Early indicators show that charitable giving was up in 2020 in response to the coronavirus pandemic. Projections for giving in 2021 and 2022 are even rosier.
On this episode of the Fresh Research podcast, Una Osili, Ph.D. joins us to break down the projections from the Lilly Family School of Philanthropy at IUPUI in Indianapolis, Ind. She is associate dean for research and international programs and a professor of economics and philanthropic studies at the Lilly Family School of Philanthropy. She’s also a dean’s fellow at the Mays Family Institute on Diverse Philanthropy.
The Lilly School partners with the University of Pennsylvania Wharton School of Business, which provides data using the Penn Wharton Budget Model for select economic variables used in producing the estimates.
Growth rates are based on predictions for giving in inflation-adjusted 2019 dollars using 2020 as the base year. Projections are a “best-case scenario,” if Gross Domestic Product (GDP) recovers in 2021 as is expected by the Congressional Budget Office (CBO) and others.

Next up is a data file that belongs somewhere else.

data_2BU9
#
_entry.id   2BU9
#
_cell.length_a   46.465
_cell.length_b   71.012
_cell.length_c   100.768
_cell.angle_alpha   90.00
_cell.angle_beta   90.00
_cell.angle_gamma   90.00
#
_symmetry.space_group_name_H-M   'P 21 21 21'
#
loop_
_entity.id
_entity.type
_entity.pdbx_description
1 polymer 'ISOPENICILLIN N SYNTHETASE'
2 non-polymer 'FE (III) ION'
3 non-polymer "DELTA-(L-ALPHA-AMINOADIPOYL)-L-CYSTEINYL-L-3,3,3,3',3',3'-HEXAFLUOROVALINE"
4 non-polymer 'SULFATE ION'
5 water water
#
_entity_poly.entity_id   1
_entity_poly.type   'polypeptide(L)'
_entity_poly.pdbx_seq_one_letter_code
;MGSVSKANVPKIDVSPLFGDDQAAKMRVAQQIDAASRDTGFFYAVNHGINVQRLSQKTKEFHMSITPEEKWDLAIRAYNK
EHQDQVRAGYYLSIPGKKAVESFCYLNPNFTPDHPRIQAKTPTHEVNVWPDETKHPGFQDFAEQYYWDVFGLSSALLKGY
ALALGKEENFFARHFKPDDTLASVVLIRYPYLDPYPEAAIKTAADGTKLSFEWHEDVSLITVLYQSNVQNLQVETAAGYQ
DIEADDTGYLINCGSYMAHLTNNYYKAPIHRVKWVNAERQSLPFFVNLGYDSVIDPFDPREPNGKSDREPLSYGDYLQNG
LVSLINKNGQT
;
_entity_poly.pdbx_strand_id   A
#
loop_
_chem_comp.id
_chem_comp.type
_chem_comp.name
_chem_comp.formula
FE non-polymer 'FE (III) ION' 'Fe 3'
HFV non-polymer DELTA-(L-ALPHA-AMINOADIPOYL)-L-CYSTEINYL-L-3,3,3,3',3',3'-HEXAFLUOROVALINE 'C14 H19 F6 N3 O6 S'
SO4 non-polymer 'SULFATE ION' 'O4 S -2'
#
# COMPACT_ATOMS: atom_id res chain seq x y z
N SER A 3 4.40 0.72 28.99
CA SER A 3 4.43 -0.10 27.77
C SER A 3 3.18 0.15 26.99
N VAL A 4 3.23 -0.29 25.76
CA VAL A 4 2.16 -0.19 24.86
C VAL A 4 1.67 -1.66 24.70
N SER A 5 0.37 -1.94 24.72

“In terms of overall growth in philanthropy, we do have to be concerned that underlying models show recovery but that recovery certainly is not expected to be broad based,” Osili said. “Some sectors of the economy are recovering faster than others, and some households have been more affected by the pandemic, not just their health conditions but also their incomes, their wealth, their ability to access employment,” she said.
“This is the extension of the K-shaped recovery we heard a lot about in 2020 where some American workers are able to work from home, work remotely, and their incomes, their wealth, if not grown, have at least stayed relatively stable through 2020-2021,” Osili said.
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